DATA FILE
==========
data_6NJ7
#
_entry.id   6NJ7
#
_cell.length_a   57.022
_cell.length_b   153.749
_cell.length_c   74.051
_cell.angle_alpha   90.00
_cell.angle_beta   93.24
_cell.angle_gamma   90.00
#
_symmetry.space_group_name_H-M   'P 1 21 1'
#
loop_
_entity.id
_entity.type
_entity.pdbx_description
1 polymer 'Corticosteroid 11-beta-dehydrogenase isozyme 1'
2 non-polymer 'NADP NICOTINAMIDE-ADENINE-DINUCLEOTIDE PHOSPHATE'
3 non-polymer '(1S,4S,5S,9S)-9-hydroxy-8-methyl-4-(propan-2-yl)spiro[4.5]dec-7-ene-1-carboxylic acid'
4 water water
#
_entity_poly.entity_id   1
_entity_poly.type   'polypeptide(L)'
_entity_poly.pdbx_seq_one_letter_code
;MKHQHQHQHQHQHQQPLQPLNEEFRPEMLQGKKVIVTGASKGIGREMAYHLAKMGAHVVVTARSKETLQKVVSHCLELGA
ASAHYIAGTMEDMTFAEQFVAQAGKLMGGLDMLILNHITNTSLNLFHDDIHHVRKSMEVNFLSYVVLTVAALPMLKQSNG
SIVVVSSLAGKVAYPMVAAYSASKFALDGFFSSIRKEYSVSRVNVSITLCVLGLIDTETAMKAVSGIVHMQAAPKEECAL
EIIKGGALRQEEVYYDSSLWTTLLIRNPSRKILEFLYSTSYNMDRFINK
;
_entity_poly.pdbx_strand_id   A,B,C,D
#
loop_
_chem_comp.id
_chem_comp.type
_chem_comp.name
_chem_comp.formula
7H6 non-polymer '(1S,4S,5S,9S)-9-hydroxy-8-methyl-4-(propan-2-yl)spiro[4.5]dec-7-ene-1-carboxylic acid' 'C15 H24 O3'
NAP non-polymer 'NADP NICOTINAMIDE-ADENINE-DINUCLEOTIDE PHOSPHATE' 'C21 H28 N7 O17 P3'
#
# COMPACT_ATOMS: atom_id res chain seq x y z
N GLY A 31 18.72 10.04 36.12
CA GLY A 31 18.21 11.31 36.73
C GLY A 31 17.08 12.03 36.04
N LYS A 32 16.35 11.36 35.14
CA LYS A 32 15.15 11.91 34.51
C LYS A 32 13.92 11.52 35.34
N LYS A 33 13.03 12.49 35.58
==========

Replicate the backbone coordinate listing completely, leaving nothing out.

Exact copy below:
data_6NJ7
#
_entry.id   6NJ7
#
_cell.length_a   57.022
_cell.length_b   153.749
_cell.length_c   74.051
_cell.angle_alpha   90.00
_cell.angle_beta   93.24
_cell.angle_gamma   90.00
#
_symmetry.space_group_name_H-M   'P 1 21 1'
#
loop_
_entity.id
_entity.type
_entity.pdbx_description
1 polymer 'Corticosteroid 11-beta-dehydrogenase isozyme 1'
2 non-polymer 'NADP NICOTINAMIDE-ADENINE-DINUCLEOTIDE PHOSPHATE'
3 non-polymer '(1S,4S,5S,9S)-9-hydroxy-8-methyl-4-(propan-2-yl)spiro[4.5]dec-7-ene-1-carboxylic acid'
4 water water
#
_entity_poly.entity_id   1
_entity_poly.type   'polypeptide(L)'
_entity_poly.pdbx_seq_one_letter_code
;MKHQHQHQHQHQHQQPLQPLNEEFRPEMLQGKKVIVTGASKGIGREMAYHLAKMGAHVVVTARSKETLQKVVSHCLELGA
ASAHYIAGTMEDMTFAEQFVAQAGKLMGGLDMLILNHITNTSLNLFHDDIHHVRKSMEVNFLSYVVLTVAALPMLKQSNG
SIVVVSSLAGKVAYPMVAAYSASKFALDGFFSSIRKEYSVSRVNVSITLCVLGLIDTETAMKAVSGIVHMQAAPKEECAL
EIIKGGALRQEEVYYDSSLWTTLLIRNPSRKILEFLYSTSYNMDRFINK
;
_entity_poly.pdbx_strand_id   A,B,C,D
#
loop_
_chem_comp.id
_chem_comp.type
_chem_comp.name
_chem_comp.formula
7H6 non-polymer '(1S,4S,5S,9S)-9-hydroxy-8-methyl-4-(propan-2-yl)spiro[4.5]dec-7-ene-1-carboxylic acid' 'C15 H24 O3'
NAP non-polymer 'NADP NICOTINAMIDE-ADENINE-DINUCLEOTIDE PHOSPHATE' 'C21 H28 N7 O17 P3'
#
# COMPACT_ATOMS: atom_id res chain seq x y z
N GLY A 31 18.72 10.04 36.12
CA GLY A 31 18.21 11.31 36.73
C GLY A 31 17.08 12.03 36.04
N LYS A 32 16.35 11.36 35.14
CA LYS A 32 15.15 11.91 34.51
C LYS A 32 13.92 11.52 35.34
N LYS A 33 13.03 12.49 35.58